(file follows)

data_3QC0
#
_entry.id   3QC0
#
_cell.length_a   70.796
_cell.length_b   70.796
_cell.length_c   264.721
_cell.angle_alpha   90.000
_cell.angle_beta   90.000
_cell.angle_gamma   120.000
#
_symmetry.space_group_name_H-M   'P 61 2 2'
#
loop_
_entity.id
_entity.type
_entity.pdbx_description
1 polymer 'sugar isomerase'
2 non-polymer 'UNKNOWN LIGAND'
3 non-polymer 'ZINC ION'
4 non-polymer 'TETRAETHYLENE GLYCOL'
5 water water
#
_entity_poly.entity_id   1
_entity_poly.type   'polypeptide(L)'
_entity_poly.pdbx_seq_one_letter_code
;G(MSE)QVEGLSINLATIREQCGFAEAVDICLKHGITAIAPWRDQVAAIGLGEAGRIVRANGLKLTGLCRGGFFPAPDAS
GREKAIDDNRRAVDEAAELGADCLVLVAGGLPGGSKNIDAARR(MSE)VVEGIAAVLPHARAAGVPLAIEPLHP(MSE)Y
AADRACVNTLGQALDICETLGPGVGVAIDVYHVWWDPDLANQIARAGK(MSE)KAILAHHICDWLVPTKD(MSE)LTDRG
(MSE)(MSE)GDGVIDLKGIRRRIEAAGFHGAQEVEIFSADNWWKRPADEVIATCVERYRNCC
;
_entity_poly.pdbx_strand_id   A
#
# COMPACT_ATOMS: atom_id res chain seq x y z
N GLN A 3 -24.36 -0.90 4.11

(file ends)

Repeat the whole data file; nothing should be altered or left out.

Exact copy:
data_3QC0
#
_entry.id   3QC0
#
_cell.length_a   70.796
_cell.length_b   70.796
_cell.length_c   264.721
_cell.angle_alpha   90.000
_cell.angle_beta   90.000
_cell.angle_gamma   120.000
#
_symmetry.space_group_name_H-M   'P 61 2 2'
#
loop_
_entity.id
_entity.type
_entity.pdbx_description
1 polymer 'sugar isomerase'
2 non-polymer 'UNKNOWN LIGAND'
3 non-polymer 'ZINC ION'
4 non-polymer 'TETRAETHYLENE GLYCOL'
5 water water
#
_entity_poly.entity_id   1
_entity_poly.type   'polypeptide(L)'
_entity_poly.pdbx_seq_one_letter_code
;G(MSE)QVEGLSINLATIREQCGFAEAVDICLKHGITAIAPWRDQVAAIGLGEAGRIVRANGLKLTGLCRGGFFPAPDAS
GREKAIDDNRRAVDEAAELGADCLVLVAGGLPGGSKNIDAARR(MSE)VVEGIAAVLPHARAAGVPLAIEPLHP(MSE)Y
AADRACVNTLGQALDICETLGPGVGVAIDVYHVWWDPDLANQIARAGK(MSE)KAILAHHICDWLVPTKD(MSE)LTDRG
(MSE)(MSE)GDGVIDLKGIRRRIEAAGFHGAQEVEIFSADNWWKRPADEVIATCVERYRNCC
;
_entity_poly.pdbx_strand_id   A
#
# COMPACT_ATOMS: atom_id res chain seq x y z
N GLN A 3 -24.36 -0.90 4.11